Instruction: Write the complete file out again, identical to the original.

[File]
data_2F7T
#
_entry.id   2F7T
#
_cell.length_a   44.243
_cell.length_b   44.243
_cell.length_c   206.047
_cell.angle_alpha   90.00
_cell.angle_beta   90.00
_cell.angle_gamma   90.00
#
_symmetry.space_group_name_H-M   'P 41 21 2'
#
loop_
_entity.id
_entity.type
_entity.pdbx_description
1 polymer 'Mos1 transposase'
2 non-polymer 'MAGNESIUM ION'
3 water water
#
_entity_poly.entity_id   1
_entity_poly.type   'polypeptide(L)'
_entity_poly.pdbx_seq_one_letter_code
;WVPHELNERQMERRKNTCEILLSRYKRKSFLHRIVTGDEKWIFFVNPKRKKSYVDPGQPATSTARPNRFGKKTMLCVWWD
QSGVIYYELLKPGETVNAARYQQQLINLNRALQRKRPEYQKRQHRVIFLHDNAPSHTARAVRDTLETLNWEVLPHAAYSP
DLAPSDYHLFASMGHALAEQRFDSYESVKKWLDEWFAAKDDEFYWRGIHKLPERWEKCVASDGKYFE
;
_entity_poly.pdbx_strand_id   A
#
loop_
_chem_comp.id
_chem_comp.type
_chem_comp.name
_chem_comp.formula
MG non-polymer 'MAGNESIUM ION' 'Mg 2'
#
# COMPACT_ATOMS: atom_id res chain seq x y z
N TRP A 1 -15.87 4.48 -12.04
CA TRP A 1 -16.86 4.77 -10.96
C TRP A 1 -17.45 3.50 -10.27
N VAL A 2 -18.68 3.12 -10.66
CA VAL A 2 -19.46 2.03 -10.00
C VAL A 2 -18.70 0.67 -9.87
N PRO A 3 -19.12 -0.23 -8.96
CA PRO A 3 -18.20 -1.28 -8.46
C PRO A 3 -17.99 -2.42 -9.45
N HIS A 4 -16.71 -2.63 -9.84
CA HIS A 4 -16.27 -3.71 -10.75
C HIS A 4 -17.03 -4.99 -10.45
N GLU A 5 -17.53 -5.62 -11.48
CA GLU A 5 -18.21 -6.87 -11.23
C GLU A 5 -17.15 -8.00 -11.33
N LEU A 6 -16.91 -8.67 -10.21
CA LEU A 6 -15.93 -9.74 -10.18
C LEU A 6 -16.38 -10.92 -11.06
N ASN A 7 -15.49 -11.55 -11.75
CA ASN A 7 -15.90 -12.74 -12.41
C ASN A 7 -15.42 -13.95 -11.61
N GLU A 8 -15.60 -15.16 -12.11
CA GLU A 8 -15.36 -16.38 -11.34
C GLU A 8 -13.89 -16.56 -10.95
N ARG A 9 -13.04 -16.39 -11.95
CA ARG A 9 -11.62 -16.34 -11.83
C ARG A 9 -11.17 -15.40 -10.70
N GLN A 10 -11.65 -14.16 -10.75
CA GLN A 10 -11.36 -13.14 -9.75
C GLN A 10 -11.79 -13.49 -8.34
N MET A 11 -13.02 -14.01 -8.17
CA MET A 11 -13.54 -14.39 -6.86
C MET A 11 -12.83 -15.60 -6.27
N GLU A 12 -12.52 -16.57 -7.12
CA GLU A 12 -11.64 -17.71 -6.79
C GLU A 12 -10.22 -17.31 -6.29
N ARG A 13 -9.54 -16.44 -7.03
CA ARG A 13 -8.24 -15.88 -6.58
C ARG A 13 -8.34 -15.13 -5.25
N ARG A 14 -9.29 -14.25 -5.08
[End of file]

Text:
data_2F7T
#
_entry.id   2F7T
#
_cell.length_a   44.243
_cell.length_b   44.243
_cell.length_c   206.047
_cell.angle_alpha   90.00
_cell.angle_beta   90.00
_cell.angle_gamma   90.00
#
_symmetry.space_group_name_H-M   'P 41 21 2'
#
loop_
_entity.id
_entity.type
_entity.pdbx_description
1 polymer 'Mos1 transposase'
2 non-polymer 'MAGNESIUM ION'
3 water water
#
_entity_poly.entity_id   1
_entity_poly.type   'polypeptide(L)'
_entity_poly.pdbx_seq_one_letter_code
;WVPHELNERQMERRKNTCEILLSRYKRKSFLHRIVTGDEKWIFFVNPKRKKSYVDPGQPATSTARPNRFGKKTMLCVWWD
QSGVIYYELLKPGETVNAARYQQQLINLNRALQRKRPEYQKRQHRVIFLHDNAPSHTARAVRDTLETLNWEVLPHAAYSP
DLAPSDYHLFASMGHALAEQRFDSYESVKKWLDEWFAAKDDEFYWRGIHKLPERWEKCVASDGKYFE
;
_entity_poly.pdbx_strand_id   A
#
loop_
_chem_comp.id
_chem_comp.type
_chem_comp.name
_chem_comp.formula
MG non-polymer 'MAGNESIUM ION' 'Mg 2'
#
# COMPACT_ATOMS: atom_id res chain seq x y z
N TRP A 1 -15.87 4.48 -12.04
CA TRP A 1 -16.86 4.77 -10.96
C TRP A 1 -17.45 3.50 -10.27
N VAL A 2 -18.68 3.12 -10.66
CA VAL A 2 -19.46 2.03 -10.00
C VAL A 2 -18.70 0.67 -9.87
N PRO A 3 -19.12 -0.23 -8.96
CA PRO A 3 -18.20 -1.28 -8.46
C PRO A 3 -17.99 -2.42 -9.45
N HIS A 4 -16.71 -2.63 -9.84
CA HIS A 4 -16.27 -3.71 -10.75
C HIS A 4 -17.03 -4.99 -10.45
N GLU A 5 -17.53 -5.62 -11.48
CA GLU A 5 -18.21 -6.87 -11.23
C GLU A 5 -17.15 -8.00 -11.33
N LEU A 6 -16.91 -8.67 -10.21
CA LEU A 6 -15.93 -9.74 -10.18
C LEU A 6 -16.38 -10.92 -11.06
N ASN A 7 -15.49 -11.55 -11.75
CA ASN A 7 -15.90 -12.74 -12.41
C ASN A 7 -15.42 -13.95 -11.61
N GLU A 8 -15.60 -15.16 -12.11
CA GLU A 8 -15.36 -16.38 -11.34
C GLU A 8 -13.89 -16.56 -10.95
N ARG A 9 -13.04 -16.39 -11.95
CA ARG A 9 -11.62 -16.34 -11.83
C ARG A 9 -11.17 -15.40 -10.70
N GLN A 10 -11.65 -14.16 -10.75
CA GLN A 10 -11.36 -13.14 -9.75
C GLN A 10 -11.79 -13.49 -8.34
N MET A 11 -13.02 -14.01 -8.17
CA MET A 11 -13.54 -14.39 -6.86
C MET A 11 -12.83 -15.60 -6.27
N GLU A 12 -12.52 -16.57 -7.12
CA GLU A 12 -11.64 -17.71 -6.79
C GLU A 12 -10.22 -17.31 -6.29
N ARG A 13 -9.54 -16.44 -7.03
CA ARG A 13 -8.24 -15.88 -6.58
C ARG A 13 -8.34 -15.13 -5.25
N ARG A 14 -9.29 -14.25 -5.08